Heartbroken AND Homeless: What To Do When You Break Up Mid-Lease

Well, crap. You’re breaking up with your significant other—and, horror of horrors, you’re living together. What now?

If you can’t say anything nice, don’t say anything without a mediator

Before you try to nail out the nitty-gritty, honestly evaluate whether you can do this amicably. If you’re feeling angry, vengeful, or just too hurt to discuss the details, you probably need some sort of mediator. This could be a good mutual friend who won’t take sides and will calm you both down, or it could be a professional.

Should I stay or should I go now?

First things first: who’s staying, and who’s going? Or are you both going—and if so, will your landlord let you leave without serious financial penalty for breaking your lease? Can you legally sub-let the space? However you decide this, try to do so with some grace. Understand that even if you easily choose who moves out, finding a new place could take some time, so try to lay out a reasonable time schedule. Decide ahead of time who will pay for what—is one person buying out the other’s security deposit? Who’s paying how much rent for each month? All the financial details should be clear so no one is taken by surprise, or given an excuse to throw a tantrum.

What’s mine is yours—except not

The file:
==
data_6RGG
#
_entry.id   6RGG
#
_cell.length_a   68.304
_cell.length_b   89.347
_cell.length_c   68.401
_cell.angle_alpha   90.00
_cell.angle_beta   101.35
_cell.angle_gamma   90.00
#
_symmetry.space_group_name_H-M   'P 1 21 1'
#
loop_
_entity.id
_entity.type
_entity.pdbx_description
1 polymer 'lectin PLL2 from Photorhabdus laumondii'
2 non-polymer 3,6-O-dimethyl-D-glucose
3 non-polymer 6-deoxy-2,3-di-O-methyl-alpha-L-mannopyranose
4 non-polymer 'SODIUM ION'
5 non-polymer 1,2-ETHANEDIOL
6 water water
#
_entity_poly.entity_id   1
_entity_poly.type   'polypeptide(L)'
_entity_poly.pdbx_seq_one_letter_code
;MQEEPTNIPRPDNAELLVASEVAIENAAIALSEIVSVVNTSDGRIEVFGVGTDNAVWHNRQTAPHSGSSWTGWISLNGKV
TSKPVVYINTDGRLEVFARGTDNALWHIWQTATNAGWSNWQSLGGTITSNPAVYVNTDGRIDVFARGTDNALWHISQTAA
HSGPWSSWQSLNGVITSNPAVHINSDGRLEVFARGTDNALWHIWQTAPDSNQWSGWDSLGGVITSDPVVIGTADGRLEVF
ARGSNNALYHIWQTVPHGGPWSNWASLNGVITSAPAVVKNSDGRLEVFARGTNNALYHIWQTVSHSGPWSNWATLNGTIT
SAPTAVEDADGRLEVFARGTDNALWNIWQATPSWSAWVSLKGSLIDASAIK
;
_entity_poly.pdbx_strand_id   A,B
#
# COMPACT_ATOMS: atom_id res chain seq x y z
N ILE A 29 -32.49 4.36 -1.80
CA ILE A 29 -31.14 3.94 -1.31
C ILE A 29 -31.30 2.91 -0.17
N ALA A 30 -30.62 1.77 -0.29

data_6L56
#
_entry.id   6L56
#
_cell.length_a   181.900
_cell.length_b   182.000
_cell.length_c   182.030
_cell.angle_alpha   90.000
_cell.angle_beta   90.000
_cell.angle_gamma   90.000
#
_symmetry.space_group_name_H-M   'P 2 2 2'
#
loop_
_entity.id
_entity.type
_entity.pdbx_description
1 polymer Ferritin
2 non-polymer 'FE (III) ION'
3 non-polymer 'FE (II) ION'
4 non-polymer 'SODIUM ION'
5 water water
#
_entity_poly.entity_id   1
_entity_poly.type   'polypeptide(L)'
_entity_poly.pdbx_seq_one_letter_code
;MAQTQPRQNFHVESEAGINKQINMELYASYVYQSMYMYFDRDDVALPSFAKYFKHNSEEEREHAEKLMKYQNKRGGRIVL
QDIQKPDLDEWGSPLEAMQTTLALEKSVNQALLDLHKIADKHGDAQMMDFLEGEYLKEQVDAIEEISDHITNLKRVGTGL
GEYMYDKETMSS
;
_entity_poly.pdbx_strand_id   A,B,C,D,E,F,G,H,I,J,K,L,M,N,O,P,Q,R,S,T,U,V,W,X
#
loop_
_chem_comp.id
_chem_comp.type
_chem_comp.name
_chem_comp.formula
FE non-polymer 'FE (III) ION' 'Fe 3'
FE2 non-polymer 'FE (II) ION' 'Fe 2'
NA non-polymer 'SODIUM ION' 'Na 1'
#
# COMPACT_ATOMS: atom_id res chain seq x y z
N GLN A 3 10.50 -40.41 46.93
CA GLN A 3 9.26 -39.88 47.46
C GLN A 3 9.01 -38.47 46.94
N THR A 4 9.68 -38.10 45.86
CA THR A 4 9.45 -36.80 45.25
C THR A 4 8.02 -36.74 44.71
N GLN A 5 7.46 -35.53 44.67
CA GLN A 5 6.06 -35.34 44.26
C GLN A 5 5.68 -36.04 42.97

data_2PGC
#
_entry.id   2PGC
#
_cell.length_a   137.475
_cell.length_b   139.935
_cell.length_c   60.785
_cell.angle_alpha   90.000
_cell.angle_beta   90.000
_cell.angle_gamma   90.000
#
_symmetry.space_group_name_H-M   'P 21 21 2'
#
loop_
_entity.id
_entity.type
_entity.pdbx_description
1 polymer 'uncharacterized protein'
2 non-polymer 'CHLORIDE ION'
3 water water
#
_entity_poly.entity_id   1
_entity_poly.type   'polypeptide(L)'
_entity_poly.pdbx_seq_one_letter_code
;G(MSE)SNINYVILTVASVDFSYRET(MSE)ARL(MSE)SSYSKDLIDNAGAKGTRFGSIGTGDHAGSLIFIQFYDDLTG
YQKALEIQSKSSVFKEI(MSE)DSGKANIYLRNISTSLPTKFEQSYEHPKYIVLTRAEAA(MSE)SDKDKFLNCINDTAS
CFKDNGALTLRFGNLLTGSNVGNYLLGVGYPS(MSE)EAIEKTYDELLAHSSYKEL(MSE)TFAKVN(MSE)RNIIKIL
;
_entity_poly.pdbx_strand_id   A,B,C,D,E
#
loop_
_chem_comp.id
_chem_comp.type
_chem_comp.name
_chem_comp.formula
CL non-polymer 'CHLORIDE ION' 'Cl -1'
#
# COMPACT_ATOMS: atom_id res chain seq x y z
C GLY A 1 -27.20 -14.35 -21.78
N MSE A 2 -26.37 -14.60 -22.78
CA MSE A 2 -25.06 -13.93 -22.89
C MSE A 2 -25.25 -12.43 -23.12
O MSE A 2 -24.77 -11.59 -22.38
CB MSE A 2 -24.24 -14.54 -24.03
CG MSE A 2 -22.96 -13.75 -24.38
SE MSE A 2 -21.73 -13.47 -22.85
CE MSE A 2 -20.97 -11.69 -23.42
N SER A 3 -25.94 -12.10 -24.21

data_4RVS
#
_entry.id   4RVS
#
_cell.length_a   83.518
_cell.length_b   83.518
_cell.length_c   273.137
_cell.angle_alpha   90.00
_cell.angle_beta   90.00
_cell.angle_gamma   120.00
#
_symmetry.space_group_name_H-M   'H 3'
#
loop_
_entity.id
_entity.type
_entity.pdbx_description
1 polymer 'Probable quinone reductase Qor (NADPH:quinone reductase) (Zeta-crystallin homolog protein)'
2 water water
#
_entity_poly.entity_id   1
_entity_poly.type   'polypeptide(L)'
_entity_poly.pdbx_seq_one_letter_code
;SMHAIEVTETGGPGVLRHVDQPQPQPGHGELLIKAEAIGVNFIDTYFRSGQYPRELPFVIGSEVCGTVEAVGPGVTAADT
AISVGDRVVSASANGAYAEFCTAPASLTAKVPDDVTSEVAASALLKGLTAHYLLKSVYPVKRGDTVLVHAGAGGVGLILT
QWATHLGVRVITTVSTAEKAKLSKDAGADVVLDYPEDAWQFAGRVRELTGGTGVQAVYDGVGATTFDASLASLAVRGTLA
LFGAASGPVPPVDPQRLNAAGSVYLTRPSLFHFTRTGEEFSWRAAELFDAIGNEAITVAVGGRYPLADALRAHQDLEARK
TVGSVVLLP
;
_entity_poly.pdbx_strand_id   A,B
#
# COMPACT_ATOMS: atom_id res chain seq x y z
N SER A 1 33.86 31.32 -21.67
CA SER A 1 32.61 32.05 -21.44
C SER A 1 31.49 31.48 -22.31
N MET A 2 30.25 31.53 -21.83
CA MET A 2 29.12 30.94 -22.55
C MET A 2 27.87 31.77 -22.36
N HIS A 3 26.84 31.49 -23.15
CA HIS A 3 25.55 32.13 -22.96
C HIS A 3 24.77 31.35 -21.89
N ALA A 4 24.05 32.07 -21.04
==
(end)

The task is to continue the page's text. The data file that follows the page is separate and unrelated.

If there’s any question of who owns what, deal with it before the move. You don’t want to be banging on the door of your former home, demanding your grandpa’s record collection to a chain lock. Again, this is where a mediator can come in handy. Remember: compromise. The most important thing is that you both get out of the situation without too much bitterness.

The space between

As much as possible during this process, try to keep off each other’s toes. Maybe one of you can stay at a friend’s house, or at least sleep on the couch. If you’re staying and you’re partner is leaving, you might choose to absent yourself on moving day—unless he needs help. The process is going to be filled with enough landmines; keep a respectful distance so emotions are less likely to flare up.

Want to be really smart?

…nail out these details before you move in together. You can even have a “living together” contract. Might not be romantic, but at least you won’t have to ask the hard questions when you’re already hurting.

Have you had to move out mid-lease after a break up? Tell us how you dealt with it here or on Facebook!

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